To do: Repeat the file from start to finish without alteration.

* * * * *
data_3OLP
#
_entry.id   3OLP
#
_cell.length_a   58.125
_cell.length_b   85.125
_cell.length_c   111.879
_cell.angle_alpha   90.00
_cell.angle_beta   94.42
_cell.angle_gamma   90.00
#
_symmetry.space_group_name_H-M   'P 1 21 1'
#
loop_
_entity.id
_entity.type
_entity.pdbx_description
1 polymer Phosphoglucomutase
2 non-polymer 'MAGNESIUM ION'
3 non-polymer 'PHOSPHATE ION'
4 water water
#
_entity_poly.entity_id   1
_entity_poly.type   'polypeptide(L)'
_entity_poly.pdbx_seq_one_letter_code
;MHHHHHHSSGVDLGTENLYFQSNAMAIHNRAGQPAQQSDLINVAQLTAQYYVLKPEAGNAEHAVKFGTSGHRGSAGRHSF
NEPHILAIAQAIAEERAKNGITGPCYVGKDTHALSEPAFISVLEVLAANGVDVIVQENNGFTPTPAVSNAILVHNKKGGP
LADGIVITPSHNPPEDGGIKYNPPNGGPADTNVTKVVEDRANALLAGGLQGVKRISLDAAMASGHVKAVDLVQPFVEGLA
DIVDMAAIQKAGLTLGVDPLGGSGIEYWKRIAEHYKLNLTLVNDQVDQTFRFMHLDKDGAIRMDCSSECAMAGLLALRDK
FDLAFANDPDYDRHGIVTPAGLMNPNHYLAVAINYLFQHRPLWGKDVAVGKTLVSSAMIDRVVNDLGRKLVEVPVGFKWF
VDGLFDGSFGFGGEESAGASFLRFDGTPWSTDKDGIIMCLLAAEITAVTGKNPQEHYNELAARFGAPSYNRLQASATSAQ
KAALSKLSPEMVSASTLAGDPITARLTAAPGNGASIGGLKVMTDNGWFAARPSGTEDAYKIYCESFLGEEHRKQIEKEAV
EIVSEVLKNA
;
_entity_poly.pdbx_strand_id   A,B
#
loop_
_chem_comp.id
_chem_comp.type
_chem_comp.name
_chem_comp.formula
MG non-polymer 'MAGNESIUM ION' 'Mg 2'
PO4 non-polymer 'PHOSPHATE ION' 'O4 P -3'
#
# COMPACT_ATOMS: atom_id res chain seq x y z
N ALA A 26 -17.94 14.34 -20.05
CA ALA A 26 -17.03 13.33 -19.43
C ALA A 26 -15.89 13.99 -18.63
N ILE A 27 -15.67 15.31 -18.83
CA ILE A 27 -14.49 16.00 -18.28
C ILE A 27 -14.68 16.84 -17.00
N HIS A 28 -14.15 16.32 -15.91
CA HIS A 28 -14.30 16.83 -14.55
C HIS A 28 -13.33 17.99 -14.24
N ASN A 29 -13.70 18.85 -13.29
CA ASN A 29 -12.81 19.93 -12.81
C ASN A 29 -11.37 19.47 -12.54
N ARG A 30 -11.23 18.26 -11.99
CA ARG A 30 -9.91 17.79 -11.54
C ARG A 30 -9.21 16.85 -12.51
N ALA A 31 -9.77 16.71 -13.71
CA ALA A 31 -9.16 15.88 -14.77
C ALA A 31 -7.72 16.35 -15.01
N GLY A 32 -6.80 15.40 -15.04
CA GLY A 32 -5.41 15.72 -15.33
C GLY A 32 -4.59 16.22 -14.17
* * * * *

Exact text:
data_3OLP
#
_entry.id   3OLP
#
_cell.length_a   58.125
_cell.length_b   85.125
_cell.length_c   111.879
_cell.angle_alpha   90.00
_cell.angle_beta   94.42
_cell.angle_gamma   90.00
#
_symmetry.space_group_name_H-M   'P 1 21 1'
#
loop_
_entity.id
_entity.type
_entity.pdbx_description
1 polymer Phosphoglucomutase
2 non-polymer 'MAGNESIUM ION'
3 non-polymer 'PHOSPHATE ION'
4 water water
#
_entity_poly.entity_id   1
_entity_poly.type   'polypeptide(L)'
_entity_poly.pdbx_seq_one_letter_code
;MHHHHHHSSGVDLGTENLYFQSNAMAIHNRAGQPAQQSDLINVAQLTAQYYVLKPEAGNAEHAVKFGTSGHRGSAGRHSF
NEPHILAIAQAIAEERAKNGITGPCYVGKDTHALSEPAFISVLEVLAANGVDVIVQENNGFTPTPAVSNAILVHNKKGGP
LADGIVITPSHNPPEDGGIKYNPPNGGPADTNVTKVVEDRANALLAGGLQGVKRISLDAAMASGHVKAVDLVQPFVEGLA
DIVDMAAIQKAGLTLGVDPLGGSGIEYWKRIAEHYKLNLTLVNDQVDQTFRFMHLDKDGAIRMDCSSECAMAGLLALRDK
FDLAFANDPDYDRHGIVTPAGLMNPNHYLAVAINYLFQHRPLWGKDVAVGKTLVSSAMIDRVVNDLGRKLVEVPVGFKWF
VDGLFDGSFGFGGEESAGASFLRFDGTPWSTDKDGIIMCLLAAEITAVTGKNPQEHYNELAARFGAPSYNRLQASATSAQ
KAALSKLSPEMVSASTLAGDPITARLTAAPGNGASIGGLKVMTDNGWFAARPSGTEDAYKIYCESFLGEEHRKQIEKEAV
EIVSEVLKNA
;
_entity_poly.pdbx_strand_id   A,B
#
loop_
_chem_comp.id
_chem_comp.type
_chem_comp.name
_chem_comp.formula
MG non-polymer 'MAGNESIUM ION' 'Mg 2'
PO4 non-polymer 'PHOSPHATE ION' 'O4 P -3'
#
# COMPACT_ATOMS: atom_id res chain seq x y z
N ALA A 26 -17.94 14.34 -20.05
CA ALA A 26 -17.03 13.33 -19.43
C ALA A 26 -15.89 13.99 -18.63
N ILE A 27 -15.67 15.31 -18.83
CA ILE A 27 -14.49 16.00 -18.28
C ILE A 27 -14.68 16.84 -17.00
N HIS A 28 -14.15 16.32 -15.91
CA HIS A 28 -14.30 16.83 -14.55
C HIS A 28 -13.33 17.99 -14.24
N ASN A 29 -13.70 18.85 -13.29
CA ASN A 29 -12.81 19.93 -12.81
C ASN A 29 -11.37 19.47 -12.54
N ARG A 30 -11.23 18.26 -11.99
CA ARG A 30 -9.91 17.79 -11.54
C ARG A 30 -9.21 16.85 -12.51
N ALA A 31 -9.77 16.71 -13.71
CA ALA A 31 -9.16 15.88 -14.77
C ALA A 31 -7.72 16.35 -15.01
N GLY A 32 -6.80 15.40 -15.04
CA GLY A 32 -5.41 15.72 -15.33
C GLY A 32 -4.59 16.22 -14.17